Via The New York Times, written by Zachary Woolfe:
You will not immediately be able to know, when it opens a little over a year from now, that there is anything very special about the Original Music Workshop. Aside from a few large windows, from the outside it will look like any of the old factory buildings scattered throughout Williamsburg.
Appearances can be deceiving. Nestled inside the building’s weathered brick shell will be a small concert hall with translucent ceiling and walls set at dozens of jagged angles: “a radiant jewel,” its architect, Bureau V, promises, in a scruffy postindustrial box.
On Thursday evening all that was still many months in the future as dozens of people gathered, surrounded by the factory’s looming brick walls under a clear, starry sky, for a glimpse of the raw space and a preview of the hall’s programming plans, which will be fleshed out in a series of concerts at the Greene Space over the coming year.
There has recently been a boom in fresh spots for new music in Brooklyn, including the brand-new BAM Fisher at the Brooklyn Academy of Music; Galapagos Art Space (which moved from Williamsburg to Dumbo in 2008); Roulette; and the Issue Project Room, situated, like the Original Music Workshop, in a kind of modern ruin.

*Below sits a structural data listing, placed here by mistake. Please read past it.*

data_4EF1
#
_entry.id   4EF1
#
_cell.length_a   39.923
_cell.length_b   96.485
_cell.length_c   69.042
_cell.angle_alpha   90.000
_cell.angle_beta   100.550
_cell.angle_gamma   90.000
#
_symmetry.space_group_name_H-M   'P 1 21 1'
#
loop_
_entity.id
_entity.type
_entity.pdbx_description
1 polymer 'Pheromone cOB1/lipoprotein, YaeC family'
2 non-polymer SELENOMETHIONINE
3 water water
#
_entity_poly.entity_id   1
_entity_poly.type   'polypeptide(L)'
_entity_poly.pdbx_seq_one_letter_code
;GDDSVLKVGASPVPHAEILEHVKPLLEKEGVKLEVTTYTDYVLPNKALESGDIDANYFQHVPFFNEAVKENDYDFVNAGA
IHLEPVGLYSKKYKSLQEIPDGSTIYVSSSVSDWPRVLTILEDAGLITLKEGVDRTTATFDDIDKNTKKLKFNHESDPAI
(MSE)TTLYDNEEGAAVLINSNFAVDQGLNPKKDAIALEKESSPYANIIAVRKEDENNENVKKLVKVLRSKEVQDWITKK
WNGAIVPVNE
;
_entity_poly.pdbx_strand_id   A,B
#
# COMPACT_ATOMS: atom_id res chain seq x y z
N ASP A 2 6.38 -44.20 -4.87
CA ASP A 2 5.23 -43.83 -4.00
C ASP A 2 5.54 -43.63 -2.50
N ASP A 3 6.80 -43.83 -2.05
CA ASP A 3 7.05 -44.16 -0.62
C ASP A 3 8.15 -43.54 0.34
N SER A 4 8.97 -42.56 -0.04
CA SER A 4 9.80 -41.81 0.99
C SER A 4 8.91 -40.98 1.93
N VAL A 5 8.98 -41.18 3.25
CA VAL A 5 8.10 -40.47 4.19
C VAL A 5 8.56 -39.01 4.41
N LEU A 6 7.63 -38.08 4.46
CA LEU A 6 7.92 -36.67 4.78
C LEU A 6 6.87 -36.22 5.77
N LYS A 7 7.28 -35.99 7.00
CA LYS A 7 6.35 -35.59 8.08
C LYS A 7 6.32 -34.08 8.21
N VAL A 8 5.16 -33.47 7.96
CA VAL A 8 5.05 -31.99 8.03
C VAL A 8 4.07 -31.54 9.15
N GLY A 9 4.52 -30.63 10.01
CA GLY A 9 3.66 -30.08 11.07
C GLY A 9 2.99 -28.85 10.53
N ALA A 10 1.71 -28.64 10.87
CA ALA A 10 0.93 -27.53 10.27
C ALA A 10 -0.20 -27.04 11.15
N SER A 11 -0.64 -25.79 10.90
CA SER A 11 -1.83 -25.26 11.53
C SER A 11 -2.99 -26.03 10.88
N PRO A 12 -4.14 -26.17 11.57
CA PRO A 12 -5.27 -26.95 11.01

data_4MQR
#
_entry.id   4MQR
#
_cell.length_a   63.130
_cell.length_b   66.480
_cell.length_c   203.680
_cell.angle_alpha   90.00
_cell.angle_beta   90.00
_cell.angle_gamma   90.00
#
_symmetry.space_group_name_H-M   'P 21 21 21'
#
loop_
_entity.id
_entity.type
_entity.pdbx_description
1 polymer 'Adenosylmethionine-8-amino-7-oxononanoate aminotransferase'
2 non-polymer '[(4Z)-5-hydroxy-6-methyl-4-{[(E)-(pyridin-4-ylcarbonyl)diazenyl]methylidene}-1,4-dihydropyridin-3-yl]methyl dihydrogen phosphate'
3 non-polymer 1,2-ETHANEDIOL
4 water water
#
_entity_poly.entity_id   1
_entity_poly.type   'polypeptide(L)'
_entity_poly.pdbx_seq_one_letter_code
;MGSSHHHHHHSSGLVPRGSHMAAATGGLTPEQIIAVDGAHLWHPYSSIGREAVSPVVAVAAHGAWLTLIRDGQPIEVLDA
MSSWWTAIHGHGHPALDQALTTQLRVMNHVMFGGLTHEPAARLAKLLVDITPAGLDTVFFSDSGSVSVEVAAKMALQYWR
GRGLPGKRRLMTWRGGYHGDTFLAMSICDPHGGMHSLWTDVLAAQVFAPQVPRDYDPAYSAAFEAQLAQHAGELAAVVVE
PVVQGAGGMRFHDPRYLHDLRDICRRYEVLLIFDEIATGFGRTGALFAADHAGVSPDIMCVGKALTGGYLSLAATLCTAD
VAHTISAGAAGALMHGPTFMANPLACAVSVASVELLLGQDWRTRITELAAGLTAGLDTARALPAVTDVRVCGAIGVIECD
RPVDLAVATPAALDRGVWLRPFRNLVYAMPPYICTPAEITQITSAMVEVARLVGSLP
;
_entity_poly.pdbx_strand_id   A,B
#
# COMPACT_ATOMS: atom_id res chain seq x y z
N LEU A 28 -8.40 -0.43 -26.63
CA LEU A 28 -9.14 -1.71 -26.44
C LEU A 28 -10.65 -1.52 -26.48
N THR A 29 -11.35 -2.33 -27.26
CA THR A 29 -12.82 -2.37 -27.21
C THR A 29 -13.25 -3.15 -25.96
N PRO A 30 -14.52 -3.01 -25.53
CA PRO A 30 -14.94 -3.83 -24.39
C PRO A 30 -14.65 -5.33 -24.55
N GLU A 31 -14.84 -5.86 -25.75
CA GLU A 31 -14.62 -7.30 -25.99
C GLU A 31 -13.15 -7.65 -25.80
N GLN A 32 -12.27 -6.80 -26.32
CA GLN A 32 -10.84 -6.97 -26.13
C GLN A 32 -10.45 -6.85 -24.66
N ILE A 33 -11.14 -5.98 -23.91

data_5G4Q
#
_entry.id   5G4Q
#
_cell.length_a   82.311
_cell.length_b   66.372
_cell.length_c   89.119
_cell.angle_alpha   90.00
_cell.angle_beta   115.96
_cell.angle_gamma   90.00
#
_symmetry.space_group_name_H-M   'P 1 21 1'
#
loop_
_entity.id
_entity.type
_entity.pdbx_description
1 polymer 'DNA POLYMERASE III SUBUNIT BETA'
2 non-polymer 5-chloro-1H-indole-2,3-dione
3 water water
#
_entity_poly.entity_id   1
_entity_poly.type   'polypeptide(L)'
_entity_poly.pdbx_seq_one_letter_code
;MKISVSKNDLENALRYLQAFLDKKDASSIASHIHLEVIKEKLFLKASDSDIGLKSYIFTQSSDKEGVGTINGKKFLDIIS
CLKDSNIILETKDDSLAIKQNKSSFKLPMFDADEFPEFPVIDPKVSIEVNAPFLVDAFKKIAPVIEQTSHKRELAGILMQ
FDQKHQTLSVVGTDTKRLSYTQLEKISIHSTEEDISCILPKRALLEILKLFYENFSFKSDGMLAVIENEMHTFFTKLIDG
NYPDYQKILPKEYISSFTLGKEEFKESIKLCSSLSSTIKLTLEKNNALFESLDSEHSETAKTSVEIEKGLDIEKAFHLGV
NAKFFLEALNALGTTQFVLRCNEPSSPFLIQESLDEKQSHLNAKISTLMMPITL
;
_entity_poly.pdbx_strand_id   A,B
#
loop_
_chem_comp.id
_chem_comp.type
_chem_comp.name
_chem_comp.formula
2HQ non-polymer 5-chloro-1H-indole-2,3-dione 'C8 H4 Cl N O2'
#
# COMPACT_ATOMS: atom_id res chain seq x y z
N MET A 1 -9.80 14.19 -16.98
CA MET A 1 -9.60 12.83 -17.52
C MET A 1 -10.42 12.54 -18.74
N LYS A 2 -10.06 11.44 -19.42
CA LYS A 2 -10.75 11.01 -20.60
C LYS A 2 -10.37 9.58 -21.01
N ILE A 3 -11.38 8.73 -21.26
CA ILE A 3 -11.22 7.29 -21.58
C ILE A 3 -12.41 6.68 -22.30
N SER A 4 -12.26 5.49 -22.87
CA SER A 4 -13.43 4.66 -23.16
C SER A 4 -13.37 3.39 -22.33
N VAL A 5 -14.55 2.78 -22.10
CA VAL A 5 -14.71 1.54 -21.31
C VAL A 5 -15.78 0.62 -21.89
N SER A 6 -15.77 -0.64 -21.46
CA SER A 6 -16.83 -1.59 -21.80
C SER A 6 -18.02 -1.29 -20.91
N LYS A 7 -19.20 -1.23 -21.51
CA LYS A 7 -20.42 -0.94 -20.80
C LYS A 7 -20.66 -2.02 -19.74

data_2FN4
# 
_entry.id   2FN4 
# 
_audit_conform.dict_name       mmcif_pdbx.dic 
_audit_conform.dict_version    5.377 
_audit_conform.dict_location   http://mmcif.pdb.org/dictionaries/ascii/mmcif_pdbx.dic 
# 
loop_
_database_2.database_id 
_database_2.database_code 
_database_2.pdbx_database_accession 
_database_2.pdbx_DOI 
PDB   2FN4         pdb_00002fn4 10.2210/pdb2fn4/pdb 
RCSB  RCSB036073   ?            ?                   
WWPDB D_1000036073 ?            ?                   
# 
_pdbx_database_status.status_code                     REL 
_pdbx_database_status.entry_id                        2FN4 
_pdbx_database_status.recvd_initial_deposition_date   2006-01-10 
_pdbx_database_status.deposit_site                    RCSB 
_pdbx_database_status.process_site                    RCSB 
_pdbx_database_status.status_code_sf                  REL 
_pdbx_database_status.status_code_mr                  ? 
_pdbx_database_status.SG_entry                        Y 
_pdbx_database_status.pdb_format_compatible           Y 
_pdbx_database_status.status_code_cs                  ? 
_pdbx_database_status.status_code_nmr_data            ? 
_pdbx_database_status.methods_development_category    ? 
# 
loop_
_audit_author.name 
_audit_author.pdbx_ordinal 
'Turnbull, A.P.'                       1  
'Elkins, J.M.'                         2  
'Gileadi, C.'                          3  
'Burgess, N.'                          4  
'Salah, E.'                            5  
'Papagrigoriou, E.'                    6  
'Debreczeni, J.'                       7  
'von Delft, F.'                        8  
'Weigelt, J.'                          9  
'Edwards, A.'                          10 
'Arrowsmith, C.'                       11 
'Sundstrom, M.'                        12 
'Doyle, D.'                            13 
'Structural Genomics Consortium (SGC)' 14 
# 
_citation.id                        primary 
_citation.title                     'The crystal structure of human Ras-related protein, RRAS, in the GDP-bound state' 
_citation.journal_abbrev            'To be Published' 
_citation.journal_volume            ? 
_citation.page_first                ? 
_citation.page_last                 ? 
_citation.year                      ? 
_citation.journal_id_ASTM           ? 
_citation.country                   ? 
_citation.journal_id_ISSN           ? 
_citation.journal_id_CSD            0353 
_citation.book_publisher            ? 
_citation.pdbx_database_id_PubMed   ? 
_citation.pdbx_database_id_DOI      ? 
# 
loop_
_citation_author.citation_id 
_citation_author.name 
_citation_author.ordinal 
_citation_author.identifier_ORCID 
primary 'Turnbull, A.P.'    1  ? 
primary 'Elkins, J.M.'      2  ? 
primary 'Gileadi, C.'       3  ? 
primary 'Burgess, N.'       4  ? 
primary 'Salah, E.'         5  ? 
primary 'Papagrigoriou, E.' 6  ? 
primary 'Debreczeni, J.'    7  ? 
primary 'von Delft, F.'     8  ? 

PhotoA performance designed by the artist Erika Harrsch, with butterfly-shaped kites, was among the acts at Original Music Workshop in Williamsburg on Thursday. Credit Marcus Yam for The New York Times
The workshop — led by the creative director Paola Prestini, herself a noted composer — will have in common with these other halls an emphasis on variety. Anchored by a select group of resident ensembles and artists, the programming will span opera, indie rock, electronica and Baroque. On Thursday, in a concert called “Skyful,” the quartet Brooklyn Rider’s performance of Gyorgy Kurtag’s icy, potent “Microludes” shared the bill with the sexily smoky voice of Magos Herrera, paying tribute to the great Mexican singer Chavela Vargas, who died last month.
Despite the high walls, the outside world was never too far away. One of two pieces written and performed by the excellent clarinetist Kinan Azmeh used melodies sung during the recent demonstrations in Mr. Azmeh’s native Syria. In a performance designed by the visual artist Erika Harrsch, butterfly-shaped kites were printed with blown-up images of American currency, a beautiful but melancholy accompaniment to works for flute duet by Mario Diaz de León and Julian Wachner. The intense soprano Tony Arnold sang fragments of popular song lyrics in a stratospheric register in the Talea Ensemble’s performance of Bernhard Lang’s “DW 16: Songbook 1,” her piercing notes matched by bursts of Geoff Landman’s saxophone.
The founder of the Original Music Workshop, Kevin Dolan, has donated $8 million of the project’s $14 million cost, but there are still significant fund-raising hurdles to clear. On Thursday, though, it was easy to feel hopeful and excited that the evening’s richness and range would be a fixture of the city for many years to come.